Freelance, the idea for some seems daunting, as it would open up a world of no structure but their own. So why would anyone want to give up security, comfort and a consistent monthly wage for a life of scraping the barrel? Luckily it doesn’t have to be that way so long as you plan and take certain precautions.

I had that once, working for a great publishing company with a secure future only, to give it all up for the unknown. Why? Because the idea of a window of infinite possibilities excited me enough to take the plunge.

Recently a friend asked me when could I go and visit them in Australia. I was stumped. For once in my life I didn’t have a boss to request a much needed holiday from! I was free! “You know what, why don’t you pick a date for me”.

Right now however, I finished a small contract and it’s been almost over a month with no real income, do you still want to go freelance?

Life circumstance:

As you get older there is more to consider and more precautions to take, like paying the rent and bills, that make it a scary place to go without an income. Maybe you could you stay with family during the early days of your freelance career, it’s worth a shot right? Or maybe you’re young and early into your career with nothing much to worry about financially (I’m so jealous of you it that’s the case!) It won’t hurt to open up to situations that could ease the process.

Leaving work:  Save your dosh while you’re at work and build up enough savings to keep you going for at least three months without an income (roughly speaking). Any more would be a bonus, besides, how else are you going to pay those corporate taxes. Look at the positives: if your rent is cheap or you can live with family (difficult one in London), freelance can be a great option if you plan to leave work to make it happen.

While you’re at work: On the flip-side, freelance could work for you in whatever work or living situation you’re in. I knew a guy, “Bob”, long ago who really enjoyed drawing superhero-style illustrations. In his own spare time after work, he drew and reached out to the community in order to perfect his technique. Eventually Bob was the one giving tips to other illustrators while growing a wider following. He is now working for himself with a great client list under his belt. Brilliant!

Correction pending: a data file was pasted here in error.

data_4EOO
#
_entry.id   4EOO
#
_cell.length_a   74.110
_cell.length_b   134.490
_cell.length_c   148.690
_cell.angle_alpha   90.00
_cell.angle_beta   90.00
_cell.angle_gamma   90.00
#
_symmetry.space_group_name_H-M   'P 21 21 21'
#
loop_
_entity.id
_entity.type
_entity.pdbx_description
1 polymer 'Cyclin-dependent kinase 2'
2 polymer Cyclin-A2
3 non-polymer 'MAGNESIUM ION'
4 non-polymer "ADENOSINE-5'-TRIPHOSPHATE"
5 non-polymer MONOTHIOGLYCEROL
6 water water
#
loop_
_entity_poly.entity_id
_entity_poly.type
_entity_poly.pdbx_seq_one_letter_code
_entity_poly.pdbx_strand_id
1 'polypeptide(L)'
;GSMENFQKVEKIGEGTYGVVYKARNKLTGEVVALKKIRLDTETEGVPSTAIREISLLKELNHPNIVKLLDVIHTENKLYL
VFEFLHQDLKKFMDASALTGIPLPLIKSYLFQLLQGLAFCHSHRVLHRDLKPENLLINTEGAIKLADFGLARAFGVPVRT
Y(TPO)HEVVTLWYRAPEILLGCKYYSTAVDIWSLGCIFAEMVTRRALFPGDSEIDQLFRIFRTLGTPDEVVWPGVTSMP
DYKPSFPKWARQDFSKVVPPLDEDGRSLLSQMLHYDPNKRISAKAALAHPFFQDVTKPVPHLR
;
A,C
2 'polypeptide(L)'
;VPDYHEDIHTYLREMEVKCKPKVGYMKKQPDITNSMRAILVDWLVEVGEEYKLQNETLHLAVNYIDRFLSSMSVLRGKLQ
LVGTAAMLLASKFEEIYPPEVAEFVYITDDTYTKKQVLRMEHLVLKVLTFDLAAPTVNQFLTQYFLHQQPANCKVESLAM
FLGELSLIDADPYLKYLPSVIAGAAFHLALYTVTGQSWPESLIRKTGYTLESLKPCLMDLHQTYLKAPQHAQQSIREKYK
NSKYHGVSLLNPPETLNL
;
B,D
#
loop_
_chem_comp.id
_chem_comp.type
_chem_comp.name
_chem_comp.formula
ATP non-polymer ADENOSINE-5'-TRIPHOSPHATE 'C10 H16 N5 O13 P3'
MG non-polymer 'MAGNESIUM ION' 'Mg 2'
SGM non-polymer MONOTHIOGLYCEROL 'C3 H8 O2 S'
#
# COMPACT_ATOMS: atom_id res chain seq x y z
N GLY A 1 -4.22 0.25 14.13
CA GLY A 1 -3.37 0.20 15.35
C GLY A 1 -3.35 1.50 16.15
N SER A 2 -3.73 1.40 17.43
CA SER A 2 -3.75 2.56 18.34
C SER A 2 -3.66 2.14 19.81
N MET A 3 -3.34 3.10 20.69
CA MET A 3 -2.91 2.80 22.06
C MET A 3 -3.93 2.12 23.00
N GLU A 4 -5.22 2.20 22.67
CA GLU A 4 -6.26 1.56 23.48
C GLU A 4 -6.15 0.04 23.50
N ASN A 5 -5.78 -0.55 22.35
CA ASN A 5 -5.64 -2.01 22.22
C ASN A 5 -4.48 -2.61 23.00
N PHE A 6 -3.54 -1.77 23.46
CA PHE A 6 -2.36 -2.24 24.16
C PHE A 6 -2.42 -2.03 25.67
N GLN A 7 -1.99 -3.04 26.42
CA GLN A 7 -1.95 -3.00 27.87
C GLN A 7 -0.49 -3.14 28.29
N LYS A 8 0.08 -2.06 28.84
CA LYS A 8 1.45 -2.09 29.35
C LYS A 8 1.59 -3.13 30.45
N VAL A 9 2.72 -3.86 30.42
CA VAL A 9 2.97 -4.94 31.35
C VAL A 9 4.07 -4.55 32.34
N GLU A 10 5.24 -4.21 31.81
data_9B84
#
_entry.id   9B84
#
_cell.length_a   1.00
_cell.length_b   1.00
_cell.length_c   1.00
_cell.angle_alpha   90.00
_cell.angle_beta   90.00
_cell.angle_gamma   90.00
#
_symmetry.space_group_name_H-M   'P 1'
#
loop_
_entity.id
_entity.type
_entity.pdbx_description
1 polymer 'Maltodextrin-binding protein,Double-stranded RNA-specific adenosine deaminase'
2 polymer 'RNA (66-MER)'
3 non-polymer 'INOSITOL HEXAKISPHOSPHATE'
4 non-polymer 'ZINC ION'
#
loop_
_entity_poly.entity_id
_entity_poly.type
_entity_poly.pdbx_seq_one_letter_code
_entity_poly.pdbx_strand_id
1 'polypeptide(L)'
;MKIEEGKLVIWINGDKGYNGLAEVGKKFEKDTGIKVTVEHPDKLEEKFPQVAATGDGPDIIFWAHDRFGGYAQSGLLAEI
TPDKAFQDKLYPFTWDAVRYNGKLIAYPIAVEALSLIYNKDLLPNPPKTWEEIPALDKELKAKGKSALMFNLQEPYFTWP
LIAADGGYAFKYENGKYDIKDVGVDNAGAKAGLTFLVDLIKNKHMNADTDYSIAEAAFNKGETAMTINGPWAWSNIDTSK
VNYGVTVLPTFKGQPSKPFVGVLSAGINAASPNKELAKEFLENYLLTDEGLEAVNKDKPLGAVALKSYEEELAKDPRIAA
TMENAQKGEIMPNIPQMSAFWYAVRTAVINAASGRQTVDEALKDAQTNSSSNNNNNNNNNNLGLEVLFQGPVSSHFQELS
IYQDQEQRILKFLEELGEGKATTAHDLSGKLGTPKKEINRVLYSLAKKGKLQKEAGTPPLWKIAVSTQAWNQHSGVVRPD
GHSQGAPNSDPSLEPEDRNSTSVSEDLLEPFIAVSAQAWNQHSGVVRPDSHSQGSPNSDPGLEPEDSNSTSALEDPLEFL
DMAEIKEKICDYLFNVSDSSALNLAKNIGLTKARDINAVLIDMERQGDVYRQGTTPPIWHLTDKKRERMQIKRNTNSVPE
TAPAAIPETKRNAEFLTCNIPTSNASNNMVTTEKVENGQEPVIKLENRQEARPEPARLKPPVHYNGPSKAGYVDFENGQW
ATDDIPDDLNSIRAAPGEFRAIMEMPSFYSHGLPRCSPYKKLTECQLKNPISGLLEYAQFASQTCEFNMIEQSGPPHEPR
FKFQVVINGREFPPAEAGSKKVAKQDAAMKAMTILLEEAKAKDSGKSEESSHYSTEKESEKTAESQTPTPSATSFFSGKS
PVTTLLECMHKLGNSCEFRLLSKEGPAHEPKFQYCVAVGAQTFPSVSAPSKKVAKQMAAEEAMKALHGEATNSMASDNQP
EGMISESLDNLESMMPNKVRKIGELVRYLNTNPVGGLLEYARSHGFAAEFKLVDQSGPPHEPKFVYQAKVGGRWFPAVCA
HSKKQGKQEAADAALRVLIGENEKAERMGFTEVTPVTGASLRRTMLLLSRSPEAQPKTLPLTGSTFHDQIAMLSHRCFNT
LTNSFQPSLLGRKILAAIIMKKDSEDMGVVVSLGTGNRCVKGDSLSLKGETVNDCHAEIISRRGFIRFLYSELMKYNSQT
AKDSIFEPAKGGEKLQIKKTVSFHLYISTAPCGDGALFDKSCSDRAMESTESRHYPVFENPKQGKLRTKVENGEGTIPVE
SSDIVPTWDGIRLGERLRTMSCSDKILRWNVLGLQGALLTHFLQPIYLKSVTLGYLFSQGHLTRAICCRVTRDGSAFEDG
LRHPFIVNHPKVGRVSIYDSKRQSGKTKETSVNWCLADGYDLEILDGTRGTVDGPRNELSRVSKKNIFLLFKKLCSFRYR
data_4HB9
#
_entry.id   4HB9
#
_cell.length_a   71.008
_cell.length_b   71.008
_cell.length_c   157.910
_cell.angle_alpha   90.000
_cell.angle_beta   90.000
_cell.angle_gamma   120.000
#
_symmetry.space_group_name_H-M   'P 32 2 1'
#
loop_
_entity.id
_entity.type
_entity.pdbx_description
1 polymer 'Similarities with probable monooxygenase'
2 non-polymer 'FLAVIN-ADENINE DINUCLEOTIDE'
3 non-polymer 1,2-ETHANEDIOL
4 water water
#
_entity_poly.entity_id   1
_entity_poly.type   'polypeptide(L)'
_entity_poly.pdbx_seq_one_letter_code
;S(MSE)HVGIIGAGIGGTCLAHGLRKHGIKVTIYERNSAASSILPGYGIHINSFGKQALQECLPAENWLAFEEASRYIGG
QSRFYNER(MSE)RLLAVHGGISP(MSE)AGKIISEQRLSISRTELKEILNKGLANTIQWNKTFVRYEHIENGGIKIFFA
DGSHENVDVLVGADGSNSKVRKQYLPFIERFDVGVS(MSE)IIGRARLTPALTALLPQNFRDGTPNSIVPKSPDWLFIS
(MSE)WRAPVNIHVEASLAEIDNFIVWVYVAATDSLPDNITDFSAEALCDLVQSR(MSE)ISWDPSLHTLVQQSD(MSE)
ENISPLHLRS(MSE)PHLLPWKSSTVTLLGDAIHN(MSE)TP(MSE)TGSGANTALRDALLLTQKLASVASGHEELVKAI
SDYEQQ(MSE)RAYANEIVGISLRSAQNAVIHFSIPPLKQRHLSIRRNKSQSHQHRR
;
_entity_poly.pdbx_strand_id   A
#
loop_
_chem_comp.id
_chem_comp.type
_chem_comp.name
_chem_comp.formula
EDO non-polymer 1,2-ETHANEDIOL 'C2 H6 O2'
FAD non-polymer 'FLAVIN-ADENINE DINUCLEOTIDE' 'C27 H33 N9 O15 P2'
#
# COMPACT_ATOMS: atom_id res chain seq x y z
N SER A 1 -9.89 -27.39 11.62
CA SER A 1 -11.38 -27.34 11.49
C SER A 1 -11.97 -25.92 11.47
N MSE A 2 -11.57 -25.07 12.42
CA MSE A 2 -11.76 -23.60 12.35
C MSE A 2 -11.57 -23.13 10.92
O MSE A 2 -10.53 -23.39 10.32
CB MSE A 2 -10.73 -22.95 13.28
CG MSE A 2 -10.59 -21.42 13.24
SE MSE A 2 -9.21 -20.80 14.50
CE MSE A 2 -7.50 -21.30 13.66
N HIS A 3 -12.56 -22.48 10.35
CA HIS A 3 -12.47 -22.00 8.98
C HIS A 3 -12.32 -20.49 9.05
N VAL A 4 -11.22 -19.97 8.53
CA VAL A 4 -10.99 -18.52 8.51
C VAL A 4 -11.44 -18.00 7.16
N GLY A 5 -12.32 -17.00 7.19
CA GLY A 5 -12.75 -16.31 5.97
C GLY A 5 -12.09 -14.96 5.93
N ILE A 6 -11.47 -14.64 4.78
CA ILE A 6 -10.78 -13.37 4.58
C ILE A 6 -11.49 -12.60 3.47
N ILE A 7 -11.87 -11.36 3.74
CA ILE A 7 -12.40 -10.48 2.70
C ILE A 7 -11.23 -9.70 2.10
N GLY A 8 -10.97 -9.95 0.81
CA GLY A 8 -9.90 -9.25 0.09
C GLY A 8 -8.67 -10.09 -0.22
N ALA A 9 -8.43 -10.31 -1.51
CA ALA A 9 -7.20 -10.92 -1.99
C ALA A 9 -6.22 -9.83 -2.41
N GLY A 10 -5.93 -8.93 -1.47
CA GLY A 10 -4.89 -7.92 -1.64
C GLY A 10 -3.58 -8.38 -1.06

Whatever the situation, think about how you can make your hobbies and dreams work for you.

Anyone can have a great idea; it’s the execution that really counts.

The right mindset:

It would help massively to have an open mind. When you look for it and when you’re open to it, there may be many ideal opportunities for the taking; then again there’ll be opportunities which are not so ideal or are above your seniority. Having the right mindset will allow you to push for a higher goal, so take the time to learn new skills and make yourself a better creative. After all, the training will be down to you. The client will be relying on you, pushing you further than you may have done in your current position. You may find you suddenly have a new skill… an exciting prospect!

Networking, love it or hate it, will be key to your success (it worked for Bob!) In today’s world of online socialising, it won’t hurt to get few contacts on your side. So open up to the idea of talking to a stranger in a coffee shop or a train, and proudly show your talents off. There’s an audience for everyone.

Moving on from an idea

There are many situations when freelancing can work for you… we’re only scratching the surface. This is only my first blog post but soon I will be going into some detail on what actions to take before opening that window of infinite possibilities.

I’d love to hear your story.